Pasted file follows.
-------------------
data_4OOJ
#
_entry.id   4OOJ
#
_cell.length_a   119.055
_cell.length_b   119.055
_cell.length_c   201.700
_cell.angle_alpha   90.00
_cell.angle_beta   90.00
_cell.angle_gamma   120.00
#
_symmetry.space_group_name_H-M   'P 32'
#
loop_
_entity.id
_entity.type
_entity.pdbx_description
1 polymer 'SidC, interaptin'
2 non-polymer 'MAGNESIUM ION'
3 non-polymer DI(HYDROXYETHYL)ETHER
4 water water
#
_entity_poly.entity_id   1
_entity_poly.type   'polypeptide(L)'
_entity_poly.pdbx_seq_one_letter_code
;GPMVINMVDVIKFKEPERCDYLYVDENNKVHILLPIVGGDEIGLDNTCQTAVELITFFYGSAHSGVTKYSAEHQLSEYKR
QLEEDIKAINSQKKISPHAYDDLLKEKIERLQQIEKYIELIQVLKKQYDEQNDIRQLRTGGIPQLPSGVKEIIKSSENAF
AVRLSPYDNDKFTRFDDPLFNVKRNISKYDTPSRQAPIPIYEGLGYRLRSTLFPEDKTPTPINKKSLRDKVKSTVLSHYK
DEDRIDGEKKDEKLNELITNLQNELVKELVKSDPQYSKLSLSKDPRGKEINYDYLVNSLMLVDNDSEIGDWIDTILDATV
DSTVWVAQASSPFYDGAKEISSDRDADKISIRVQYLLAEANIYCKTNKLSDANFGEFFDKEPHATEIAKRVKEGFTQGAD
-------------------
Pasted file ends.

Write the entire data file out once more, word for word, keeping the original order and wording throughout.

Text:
data_4OOJ
#
_entry.id   4OOJ
#
_cell.length_a   119.055
_cell.length_b   119.055
_cell.length_c   201.700
_cell.angle_alpha   90.00
_cell.angle_beta   90.00
_cell.angle_gamma   120.00
#
_symmetry.space_group_name_H-M   'P 32'
#
loop_
_entity.id
_entity.type
_entity.pdbx_description
1 polymer 'SidC, interaptin'
2 non-polymer 'MAGNESIUM ION'
3 non-polymer DI(HYDROXYETHYL)ETHER
4 water water
#
_entity_poly.entity_id   1
_entity_poly.type   'polypeptide(L)'
_entity_poly.pdbx_seq_one_letter_code
;GPMVINMVDVIKFKEPERCDYLYVDENNKVHILLPIVGGDEIGLDNTCQTAVELITFFYGSAHSGVTKYSAEHQLSEYKR
QLEEDIKAINSQKKISPHAYDDLLKEKIERLQQIEKYIELIQVLKKQYDEQNDIRQLRTGGIPQLPSGVKEIIKSSENAF
AVRLSPYDNDKFTRFDDPLFNVKRNISKYDTPSRQAPIPIYEGLGYRLRSTLFPEDKTPTPINKKSLRDKVKSTVLSHYK
DEDRIDGEKKDEKLNELITNLQNELVKELVKSDPQYSKLSLSKDPRGKEINYDYLVNSLMLVDNDSEIGDWIDTILDATV
DSTVWVAQASSPFYDGAKEISSDRDADKISIRVQYLLAEANIYCKTNKLSDANFGEFFDKEPHATEIAKRVKEGFTQGAD